Benefits Of Reverse Cycle Heating And Cooling
If you want a comfortable home in both winter and summer, all-in-one reverse-cycle heating and cooling may be the answer. These systems use electricity to transfer heat from one location to another. Here are some benefits for you to consider.
Convenient And Time-Saving
Reverse-cycle units combine heating and cooling into one unit for increased efficiency. Because you don't have to maintain and manage two separate systems, this will help save time and money. It means you won't have to monitor energy use and pay bills for two products throughout the year. And you only need to factor in maintenance costs for the one operation. As the season changes from summer to winter, you simply switch it to the reverse cycle.
Better Air Quality
If someone in your home suffers from asthma or allergies, this type of heating and cooling can help by improving its air quality. Filters and ionisers can remove irritants such as dust, allergens and smoke from the air. Additionally, many homes suffer from excessive humidity, particularly in winter when clothes dryers are in high use or when located in humid climates. This can lead to mildew and mould, which not only harms the air but can also damage buildings. A reverse-cycle system can remove humidity for a comfortable, fresh environment.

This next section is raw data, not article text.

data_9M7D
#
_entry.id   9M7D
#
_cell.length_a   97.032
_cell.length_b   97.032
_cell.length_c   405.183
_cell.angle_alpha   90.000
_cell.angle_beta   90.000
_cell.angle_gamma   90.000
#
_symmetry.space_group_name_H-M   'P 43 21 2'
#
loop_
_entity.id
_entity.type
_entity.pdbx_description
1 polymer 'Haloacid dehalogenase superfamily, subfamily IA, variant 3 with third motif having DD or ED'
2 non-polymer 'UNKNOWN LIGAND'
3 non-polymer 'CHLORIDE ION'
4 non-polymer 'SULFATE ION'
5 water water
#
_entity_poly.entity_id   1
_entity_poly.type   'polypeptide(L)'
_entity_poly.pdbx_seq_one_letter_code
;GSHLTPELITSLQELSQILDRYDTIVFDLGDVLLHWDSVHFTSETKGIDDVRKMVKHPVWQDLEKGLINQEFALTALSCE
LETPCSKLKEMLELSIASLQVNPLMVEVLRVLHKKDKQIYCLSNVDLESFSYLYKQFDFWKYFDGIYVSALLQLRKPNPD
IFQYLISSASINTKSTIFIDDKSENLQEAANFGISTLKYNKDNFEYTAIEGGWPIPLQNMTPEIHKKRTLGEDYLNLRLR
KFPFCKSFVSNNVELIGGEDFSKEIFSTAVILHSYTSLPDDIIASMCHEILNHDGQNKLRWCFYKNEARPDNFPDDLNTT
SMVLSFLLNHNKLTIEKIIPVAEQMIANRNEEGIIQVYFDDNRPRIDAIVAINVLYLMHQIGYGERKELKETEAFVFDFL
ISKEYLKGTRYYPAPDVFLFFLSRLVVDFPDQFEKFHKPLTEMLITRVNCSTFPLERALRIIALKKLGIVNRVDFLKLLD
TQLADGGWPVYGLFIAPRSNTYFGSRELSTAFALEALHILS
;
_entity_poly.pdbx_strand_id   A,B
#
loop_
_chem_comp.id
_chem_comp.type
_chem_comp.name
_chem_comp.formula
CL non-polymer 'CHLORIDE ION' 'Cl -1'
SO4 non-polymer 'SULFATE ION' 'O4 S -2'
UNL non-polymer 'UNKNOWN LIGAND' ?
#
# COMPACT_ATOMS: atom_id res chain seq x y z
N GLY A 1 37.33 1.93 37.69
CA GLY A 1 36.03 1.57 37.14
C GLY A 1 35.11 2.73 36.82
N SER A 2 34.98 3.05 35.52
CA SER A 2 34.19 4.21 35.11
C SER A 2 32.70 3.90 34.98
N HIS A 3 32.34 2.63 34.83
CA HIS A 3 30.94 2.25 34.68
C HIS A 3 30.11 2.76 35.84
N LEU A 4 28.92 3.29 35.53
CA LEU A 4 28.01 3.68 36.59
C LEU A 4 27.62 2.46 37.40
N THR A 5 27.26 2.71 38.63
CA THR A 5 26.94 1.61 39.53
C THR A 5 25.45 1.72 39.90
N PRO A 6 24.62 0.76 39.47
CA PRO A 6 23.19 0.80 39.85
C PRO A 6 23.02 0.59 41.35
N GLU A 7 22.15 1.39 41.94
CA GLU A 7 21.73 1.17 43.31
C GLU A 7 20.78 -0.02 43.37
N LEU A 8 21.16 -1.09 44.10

Versatile Installation Options
No matter what size or layout of home you have, you should be able to find an arrangement that suits you because reverse-cycle systems come in many forms. Options include split systems, which have two components, an indoor and outdoor part, or simple wall-mounted versions. You can locate the units according to your needs. If heating is your aim, placing them low on the wall will be most effective as hot air naturally rises. The result will be warm air that moves upwards and disperses around the room. If cooling is your priority, you can install the units higher on the wall to prevent the expressed cold air from collecting at ground level.
Alternatively, a multi-split system has several indoor parts attached to one outdoor unit, which provides better climate control for different zones in your home, letting you efficiently manage energy consumption. A more elaborate system uses a separate duct network to transport the hot and cold air to different rooms. The most straightforward option of all, though, is a wall- or window-mounted single unit which you mount into a hole cut in the wall or window and then simply plug in.
Labelling requirements demand that these alternatives feature a star rating that shows their energy efficiency, so you will have information to make the best choice. As far as electric heating goes, in general, reverse-cycle heating and cooling systems compare favourably.